What do you do if you’re a very out bisexual goth teen starting at a new high school? You could lay low for a while, go easy on the black clothes and eyeliner, and quietly hope the new kids aren’t as mean as the ones at your old school. Or, if you’re Liv Holme, the central character of veteran comics illustrator Kath Leth’s heartfelt first graphic novel, you could don fishnet stockings and boots, slap on a button that reads “dip me in chocolate and throw me to the lesbians,” and recite Edgar Allan Poe in English class.
Liv is objectively a bad-ass, though she doesn’t think so. The absence of her dad (who is later revealed to be a serial philanderer) is constantly weighing on her, especially because of how unhappy it makes her mom. She is bruised by the treatment she received from her former so-called friends, and has very little in the way of trust. Some of the kids in her grade keep making friendly overtures, which she initially shuns. “You’re not doing that thing where you pretend to be nice just to be extra-mean to me later, are you?” she asks one boy. “I’ve been burned before.” The only sources of happiness in Liv’s life are the local mall and Mr. Trent, her English teacher, who seems to recognize something special in her.
Mall Goth is the story of Liv working out who she can trust, and, more importantly, who she can’t. The latter category includes Mr. Trent, who lends Liv a copy of Lolita (red flag!) and sends her flirty messages in their online chats (bigger red flag!). It also includes Jake, a fellow goth who seems accepting and decent at first, but turns out to have the same issues with faithfulness and honesty as Liv’s dad. She finally gets in with a small group of kids, and when Liv’s parents finally opt for divorce, she gains a deeper bond with her mom.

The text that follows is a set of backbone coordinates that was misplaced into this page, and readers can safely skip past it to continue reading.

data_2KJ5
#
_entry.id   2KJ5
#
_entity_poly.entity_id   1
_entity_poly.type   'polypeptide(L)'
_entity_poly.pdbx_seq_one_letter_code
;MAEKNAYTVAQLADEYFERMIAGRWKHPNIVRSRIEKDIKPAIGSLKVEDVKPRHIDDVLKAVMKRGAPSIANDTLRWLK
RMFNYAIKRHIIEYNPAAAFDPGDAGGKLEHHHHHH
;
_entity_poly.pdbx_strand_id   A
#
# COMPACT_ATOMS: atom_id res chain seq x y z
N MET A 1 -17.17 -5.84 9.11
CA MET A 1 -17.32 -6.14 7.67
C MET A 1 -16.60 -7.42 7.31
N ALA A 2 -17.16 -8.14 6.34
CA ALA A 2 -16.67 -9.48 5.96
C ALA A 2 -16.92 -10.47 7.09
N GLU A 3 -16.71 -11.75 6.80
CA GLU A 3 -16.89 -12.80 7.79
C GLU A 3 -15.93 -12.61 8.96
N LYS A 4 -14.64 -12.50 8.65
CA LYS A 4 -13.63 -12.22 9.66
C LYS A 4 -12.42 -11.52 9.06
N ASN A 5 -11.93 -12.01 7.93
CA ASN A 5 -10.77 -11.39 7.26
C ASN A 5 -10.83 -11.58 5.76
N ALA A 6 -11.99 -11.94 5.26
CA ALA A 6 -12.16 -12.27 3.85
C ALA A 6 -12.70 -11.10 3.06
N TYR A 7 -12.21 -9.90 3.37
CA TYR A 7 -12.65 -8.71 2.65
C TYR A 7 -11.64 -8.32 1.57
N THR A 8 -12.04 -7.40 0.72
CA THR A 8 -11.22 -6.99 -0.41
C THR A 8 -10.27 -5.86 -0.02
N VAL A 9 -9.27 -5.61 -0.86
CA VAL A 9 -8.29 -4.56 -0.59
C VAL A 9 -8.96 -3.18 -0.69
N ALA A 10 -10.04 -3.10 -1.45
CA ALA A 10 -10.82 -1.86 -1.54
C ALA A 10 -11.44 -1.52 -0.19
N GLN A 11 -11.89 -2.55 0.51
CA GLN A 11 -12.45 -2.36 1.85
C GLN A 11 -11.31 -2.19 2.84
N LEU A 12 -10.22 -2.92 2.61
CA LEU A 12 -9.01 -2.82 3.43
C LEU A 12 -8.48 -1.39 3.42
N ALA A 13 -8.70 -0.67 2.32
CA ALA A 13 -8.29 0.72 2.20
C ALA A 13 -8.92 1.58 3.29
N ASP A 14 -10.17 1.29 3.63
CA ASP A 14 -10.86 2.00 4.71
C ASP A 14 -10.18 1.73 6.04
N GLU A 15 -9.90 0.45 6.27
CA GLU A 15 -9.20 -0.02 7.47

Leth’s story is not as sticky or resonant as those in similarly themed graphic novels, but there are some welcome subtleties. Liv’s sexuality, for example, rather than being a big issue upon which the whole narrative rides, is merely one factor among many related to her inability to trust people. Her mom’s always cool with it, and the kids at her new school, right from the start, let her know it’s not a big deal for them. Mall Goth is a satisfying tale with a simple message: avoid creeps and cheaters and embrace your fellow weirdos, and things might just work out okay.